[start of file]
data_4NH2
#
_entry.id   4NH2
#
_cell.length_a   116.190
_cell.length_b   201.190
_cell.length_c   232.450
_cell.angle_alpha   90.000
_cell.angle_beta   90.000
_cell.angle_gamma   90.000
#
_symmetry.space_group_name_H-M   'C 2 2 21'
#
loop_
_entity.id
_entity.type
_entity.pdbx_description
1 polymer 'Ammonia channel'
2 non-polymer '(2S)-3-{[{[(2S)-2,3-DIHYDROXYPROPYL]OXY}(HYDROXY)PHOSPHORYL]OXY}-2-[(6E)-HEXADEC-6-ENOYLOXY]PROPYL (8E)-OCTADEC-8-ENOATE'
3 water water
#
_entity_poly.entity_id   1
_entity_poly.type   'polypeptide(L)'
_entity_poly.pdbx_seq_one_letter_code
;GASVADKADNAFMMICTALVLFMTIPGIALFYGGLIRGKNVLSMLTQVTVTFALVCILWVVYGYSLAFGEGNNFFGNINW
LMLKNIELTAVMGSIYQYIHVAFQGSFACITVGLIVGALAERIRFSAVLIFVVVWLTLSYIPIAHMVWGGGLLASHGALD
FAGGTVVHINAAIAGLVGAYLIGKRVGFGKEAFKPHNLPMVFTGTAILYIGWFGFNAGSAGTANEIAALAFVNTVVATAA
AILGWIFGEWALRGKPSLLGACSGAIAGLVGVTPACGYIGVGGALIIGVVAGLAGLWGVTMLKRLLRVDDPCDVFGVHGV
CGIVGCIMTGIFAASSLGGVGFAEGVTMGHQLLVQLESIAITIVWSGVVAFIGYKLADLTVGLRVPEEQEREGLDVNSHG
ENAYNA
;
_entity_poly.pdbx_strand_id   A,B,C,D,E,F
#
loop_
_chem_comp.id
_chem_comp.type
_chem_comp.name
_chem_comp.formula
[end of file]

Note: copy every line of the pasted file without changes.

data_4NH2
#
_entry.id   4NH2
#
_cell.length_a   116.190
_cell.length_b   201.190
_cell.length_c   232.450
_cell.angle_alpha   90.000
_cell.angle_beta   90.000
_cell.angle_gamma   90.000
#
_symmetry.space_group_name_H-M   'C 2 2 21'
#
loop_
_entity.id
_entity.type
_entity.pdbx_description
1 polymer 'Ammonia channel'
2 non-polymer '(2S)-3-{[{[(2S)-2,3-DIHYDROXYPROPYL]OXY}(HYDROXY)PHOSPHORYL]OXY}-2-[(6E)-HEXADEC-6-ENOYLOXY]PROPYL (8E)-OCTADEC-8-ENOATE'
3 water water
#
_entity_poly.entity_id   1
_entity_poly.type   'polypeptide(L)'
_entity_poly.pdbx_seq_one_letter_code
;GASVADKADNAFMMICTALVLFMTIPGIALFYGGLIRGKNVLSMLTQVTVTFALVCILWVVYGYSLAFGEGNNFFGNINW
LMLKNIELTAVMGSIYQYIHVAFQGSFACITVGLIVGALAERIRFSAVLIFVVVWLTLSYIPIAHMVWGGGLLASHGALD
FAGGTVVHINAAIAGLVGAYLIGKRVGFGKEAFKPHNLPMVFTGTAILYIGWFGFNAGSAGTANEIAALAFVNTVVATAA
AILGWIFGEWALRGKPSLLGACSGAIAGLVGVTPACGYIGVGGALIIGVVAGLAGLWGVTMLKRLLRVDDPCDVFGVHGV
CGIVGCIMTGIFAASSLGGVGFAEGVTMGHQLLVQLESIAITIVWSGVVAFIGYKLADLTVGLRVPEEQEREGLDVNSHG
ENAYNA
;
_entity_poly.pdbx_strand_id   A,B,C,D,E,F
#
loop_
_chem_comp.id
_chem_comp.type
_chem_comp.name
_chem_comp.formula